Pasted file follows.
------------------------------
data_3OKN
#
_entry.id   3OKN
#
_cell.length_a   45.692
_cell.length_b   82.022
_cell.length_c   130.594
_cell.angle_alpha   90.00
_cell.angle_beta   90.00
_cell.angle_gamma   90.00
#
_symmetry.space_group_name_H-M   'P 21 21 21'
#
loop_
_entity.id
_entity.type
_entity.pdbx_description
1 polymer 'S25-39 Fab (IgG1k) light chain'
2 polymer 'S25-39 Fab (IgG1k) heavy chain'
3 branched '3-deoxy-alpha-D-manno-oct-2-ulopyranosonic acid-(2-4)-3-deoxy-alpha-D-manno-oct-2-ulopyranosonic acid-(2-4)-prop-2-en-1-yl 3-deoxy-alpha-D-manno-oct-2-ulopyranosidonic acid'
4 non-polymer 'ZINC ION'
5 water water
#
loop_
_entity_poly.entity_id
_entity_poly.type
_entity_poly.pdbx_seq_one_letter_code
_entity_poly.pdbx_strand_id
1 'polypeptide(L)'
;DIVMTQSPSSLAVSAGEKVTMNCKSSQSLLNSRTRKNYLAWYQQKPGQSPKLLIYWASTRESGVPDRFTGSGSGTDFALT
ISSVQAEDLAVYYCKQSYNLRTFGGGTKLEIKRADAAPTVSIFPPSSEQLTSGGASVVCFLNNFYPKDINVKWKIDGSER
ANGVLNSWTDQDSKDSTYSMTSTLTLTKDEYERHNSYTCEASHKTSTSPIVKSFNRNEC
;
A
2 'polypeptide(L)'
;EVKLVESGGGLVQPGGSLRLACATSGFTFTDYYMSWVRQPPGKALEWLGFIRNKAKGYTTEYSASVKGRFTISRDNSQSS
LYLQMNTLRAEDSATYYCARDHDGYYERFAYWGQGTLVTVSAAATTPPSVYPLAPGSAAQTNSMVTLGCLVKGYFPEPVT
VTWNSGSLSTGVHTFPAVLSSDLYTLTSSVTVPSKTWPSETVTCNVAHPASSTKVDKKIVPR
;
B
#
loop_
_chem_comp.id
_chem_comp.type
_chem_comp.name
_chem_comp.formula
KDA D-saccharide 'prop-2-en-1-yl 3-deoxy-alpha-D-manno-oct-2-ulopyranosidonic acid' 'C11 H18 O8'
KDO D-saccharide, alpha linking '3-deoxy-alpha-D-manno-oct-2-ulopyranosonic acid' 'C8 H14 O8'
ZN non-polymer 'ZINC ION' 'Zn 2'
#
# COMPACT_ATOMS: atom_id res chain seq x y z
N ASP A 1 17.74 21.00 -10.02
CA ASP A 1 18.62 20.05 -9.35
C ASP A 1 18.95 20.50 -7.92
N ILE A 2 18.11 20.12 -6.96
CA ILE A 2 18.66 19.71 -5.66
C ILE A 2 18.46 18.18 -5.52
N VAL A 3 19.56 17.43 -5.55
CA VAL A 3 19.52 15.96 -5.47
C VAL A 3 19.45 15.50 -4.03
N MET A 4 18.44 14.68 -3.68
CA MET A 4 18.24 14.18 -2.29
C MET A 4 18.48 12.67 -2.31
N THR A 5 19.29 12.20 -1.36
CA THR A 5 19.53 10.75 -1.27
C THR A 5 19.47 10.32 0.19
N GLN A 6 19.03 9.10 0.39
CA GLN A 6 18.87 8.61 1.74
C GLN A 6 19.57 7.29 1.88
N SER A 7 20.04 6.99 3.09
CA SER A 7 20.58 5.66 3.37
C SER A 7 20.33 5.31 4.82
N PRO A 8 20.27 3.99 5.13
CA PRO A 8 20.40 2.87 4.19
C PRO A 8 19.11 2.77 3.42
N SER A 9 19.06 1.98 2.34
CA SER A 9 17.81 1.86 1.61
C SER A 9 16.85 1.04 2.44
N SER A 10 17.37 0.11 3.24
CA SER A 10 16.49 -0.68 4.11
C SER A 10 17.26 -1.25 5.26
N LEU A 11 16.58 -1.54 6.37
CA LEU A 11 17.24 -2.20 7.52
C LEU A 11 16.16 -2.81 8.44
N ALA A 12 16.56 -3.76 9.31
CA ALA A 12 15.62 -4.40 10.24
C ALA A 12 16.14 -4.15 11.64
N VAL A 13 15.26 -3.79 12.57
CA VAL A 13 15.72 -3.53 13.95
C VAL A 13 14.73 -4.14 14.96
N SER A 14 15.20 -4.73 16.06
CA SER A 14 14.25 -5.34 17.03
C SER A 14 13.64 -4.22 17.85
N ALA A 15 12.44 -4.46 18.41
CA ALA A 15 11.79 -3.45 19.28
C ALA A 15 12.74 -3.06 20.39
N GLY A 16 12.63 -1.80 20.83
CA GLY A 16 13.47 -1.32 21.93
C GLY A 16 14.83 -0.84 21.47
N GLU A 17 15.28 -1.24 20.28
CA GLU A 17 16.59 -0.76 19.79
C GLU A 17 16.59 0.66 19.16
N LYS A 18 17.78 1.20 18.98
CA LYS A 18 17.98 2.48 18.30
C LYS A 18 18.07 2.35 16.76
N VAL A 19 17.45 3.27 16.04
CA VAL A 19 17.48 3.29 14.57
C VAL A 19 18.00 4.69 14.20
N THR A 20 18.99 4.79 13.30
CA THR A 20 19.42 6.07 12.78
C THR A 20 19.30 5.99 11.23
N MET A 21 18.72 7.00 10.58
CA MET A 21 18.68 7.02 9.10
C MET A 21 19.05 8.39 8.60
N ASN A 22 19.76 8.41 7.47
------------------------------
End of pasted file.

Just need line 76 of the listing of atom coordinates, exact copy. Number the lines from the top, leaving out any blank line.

N SER A 9 19.06 1.98 2.34